Profile for U. Smartt > Reviews

Personal Profile

Content by U. Smartt
Top Reviewer Ranking: 983,734
Helpful Votes: 60

Learn more about Your Profile.

Reviews Written by
U. Smartt "Ursula Smartt" (South England)

Page: 1
Fashioning Intellectual Property: Exhibition, Advertising and the Press, 1789-1918 (Cambridge Intellectual Property and Information Law)
Fashioning Intellectual Property: Exhibition, Advertising and the Press, 1789-1918 (Cambridge Intellectual Property and Information Law)
by Megan Richardson
Edition: Hardcover
Price: 65.52

4.0 out of 5 stars Excellent historical overview of intellectual property law, 20 May 2012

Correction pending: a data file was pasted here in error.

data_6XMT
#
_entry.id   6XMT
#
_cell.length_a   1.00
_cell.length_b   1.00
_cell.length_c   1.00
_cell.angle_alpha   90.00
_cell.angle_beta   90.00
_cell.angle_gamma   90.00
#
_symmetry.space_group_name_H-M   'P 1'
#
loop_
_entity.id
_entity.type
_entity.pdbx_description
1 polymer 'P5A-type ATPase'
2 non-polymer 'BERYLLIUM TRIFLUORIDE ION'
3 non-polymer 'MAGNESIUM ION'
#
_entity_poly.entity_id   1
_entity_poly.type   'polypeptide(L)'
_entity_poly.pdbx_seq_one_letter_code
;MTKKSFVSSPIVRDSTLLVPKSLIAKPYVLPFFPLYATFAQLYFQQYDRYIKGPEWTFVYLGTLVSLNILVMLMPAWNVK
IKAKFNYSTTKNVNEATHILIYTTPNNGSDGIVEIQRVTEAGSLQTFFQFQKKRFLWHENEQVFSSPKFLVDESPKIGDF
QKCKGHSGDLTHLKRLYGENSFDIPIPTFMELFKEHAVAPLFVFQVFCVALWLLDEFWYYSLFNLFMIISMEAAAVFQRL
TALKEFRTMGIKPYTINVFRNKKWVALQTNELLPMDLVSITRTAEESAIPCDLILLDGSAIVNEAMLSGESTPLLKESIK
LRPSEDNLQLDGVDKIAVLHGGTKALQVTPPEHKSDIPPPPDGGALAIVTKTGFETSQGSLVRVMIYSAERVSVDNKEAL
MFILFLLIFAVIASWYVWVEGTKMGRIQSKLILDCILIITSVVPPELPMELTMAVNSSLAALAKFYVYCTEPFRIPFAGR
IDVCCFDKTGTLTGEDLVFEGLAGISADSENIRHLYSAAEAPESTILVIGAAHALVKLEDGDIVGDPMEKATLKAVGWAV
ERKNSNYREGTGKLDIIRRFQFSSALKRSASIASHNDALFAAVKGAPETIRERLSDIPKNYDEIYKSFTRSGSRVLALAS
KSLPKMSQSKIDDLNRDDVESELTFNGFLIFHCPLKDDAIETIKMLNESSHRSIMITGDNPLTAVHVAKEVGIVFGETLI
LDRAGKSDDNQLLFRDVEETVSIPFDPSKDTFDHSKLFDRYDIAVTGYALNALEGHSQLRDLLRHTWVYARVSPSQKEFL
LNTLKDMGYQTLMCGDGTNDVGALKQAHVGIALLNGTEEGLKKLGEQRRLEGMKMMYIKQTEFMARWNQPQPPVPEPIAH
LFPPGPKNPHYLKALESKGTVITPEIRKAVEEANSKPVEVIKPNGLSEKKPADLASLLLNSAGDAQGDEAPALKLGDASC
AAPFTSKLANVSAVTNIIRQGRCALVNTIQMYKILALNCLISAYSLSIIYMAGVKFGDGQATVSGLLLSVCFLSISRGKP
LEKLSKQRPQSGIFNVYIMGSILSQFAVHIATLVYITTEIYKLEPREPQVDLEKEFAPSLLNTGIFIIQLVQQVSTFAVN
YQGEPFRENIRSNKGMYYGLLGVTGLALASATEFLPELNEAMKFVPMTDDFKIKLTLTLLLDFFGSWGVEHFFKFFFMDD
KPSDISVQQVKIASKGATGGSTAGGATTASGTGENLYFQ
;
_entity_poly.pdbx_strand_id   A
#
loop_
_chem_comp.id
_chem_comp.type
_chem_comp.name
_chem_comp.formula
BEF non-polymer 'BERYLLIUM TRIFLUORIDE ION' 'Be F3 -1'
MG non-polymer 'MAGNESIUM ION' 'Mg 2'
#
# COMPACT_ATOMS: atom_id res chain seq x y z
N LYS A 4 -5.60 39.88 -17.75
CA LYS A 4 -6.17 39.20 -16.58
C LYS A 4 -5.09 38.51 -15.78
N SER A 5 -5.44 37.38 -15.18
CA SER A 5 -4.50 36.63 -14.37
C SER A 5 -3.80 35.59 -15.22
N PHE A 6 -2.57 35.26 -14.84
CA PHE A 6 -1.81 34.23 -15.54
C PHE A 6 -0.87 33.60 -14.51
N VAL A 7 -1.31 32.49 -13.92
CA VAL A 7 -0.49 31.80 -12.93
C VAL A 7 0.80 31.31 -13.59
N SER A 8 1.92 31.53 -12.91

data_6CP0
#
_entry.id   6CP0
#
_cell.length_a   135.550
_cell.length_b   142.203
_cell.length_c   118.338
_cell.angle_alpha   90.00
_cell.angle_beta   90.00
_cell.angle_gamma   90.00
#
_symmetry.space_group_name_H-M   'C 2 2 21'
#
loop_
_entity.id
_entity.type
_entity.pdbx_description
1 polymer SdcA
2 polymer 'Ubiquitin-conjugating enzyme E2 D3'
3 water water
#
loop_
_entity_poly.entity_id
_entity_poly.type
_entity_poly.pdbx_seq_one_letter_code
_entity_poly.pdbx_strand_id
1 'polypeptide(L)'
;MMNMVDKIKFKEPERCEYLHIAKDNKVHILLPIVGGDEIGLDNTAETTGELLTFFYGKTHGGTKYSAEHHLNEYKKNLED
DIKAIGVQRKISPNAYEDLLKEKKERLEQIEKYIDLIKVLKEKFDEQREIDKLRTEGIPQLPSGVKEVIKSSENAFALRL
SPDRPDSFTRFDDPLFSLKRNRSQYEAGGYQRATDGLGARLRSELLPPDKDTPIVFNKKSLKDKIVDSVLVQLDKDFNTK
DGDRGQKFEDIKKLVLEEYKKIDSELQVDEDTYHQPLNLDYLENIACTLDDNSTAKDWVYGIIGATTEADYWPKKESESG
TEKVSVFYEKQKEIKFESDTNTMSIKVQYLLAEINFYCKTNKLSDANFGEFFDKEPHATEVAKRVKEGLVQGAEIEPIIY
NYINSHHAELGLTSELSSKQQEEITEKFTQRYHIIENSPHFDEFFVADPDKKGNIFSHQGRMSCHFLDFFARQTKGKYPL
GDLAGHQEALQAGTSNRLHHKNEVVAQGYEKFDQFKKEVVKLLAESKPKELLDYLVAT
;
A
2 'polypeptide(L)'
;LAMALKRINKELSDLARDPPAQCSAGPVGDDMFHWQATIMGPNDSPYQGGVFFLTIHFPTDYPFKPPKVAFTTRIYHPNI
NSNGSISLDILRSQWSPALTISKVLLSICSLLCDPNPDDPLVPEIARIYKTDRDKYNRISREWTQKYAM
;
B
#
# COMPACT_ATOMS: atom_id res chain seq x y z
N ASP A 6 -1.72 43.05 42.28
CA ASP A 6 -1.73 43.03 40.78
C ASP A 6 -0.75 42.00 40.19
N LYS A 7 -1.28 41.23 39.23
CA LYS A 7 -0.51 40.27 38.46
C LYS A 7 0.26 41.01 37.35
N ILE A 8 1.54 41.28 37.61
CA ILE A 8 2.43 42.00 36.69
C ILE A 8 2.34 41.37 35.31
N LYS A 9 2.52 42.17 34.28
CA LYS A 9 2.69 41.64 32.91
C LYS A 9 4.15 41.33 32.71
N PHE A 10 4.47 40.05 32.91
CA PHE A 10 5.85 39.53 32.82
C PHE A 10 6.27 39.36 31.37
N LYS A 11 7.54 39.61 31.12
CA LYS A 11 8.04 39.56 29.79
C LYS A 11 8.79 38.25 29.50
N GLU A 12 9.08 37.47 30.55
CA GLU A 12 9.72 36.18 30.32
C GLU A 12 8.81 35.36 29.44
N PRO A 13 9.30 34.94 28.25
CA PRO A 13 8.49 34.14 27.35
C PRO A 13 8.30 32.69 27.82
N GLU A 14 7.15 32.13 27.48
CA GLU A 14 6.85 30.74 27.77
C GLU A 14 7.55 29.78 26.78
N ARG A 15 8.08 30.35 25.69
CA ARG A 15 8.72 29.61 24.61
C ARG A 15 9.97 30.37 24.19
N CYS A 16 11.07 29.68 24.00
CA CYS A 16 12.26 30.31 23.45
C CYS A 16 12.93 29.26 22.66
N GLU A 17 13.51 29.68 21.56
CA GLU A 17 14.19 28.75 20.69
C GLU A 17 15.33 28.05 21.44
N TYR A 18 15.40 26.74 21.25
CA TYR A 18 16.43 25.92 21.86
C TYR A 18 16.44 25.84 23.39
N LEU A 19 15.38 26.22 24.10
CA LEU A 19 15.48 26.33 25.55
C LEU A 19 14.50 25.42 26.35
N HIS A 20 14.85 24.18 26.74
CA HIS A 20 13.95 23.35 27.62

The book has been written by two law professors from Melbourne University in a `great burst of enthusiasm' (Preface p. xi), examining intellectual property law development against technological advancement in printing (and the print press) and the complex relationship between exhibitions and advertising in the 18th and early 19th centuries. Historical case law is exemplified by twelve illustrations such as a family photograph of Queen Victoria by Roger Fenton (c.1854, p. 44) to mark the well-known authority of Prince Albert v Strange of 1849. We learn that the press was intrusive even then, as Oscar Wilde wrote in the Fortnightly Review in his article `The Soul of Man under Socialism' (p. 43). The property right in unpublished works and the action for breach of confidence is still based on Albert v Strange, and further imparted on a lesser known case that of Pollard v Photographic Company (1889). Both cases can still be cited today involving property rights together with statutory copyright actions (pp. 47-49).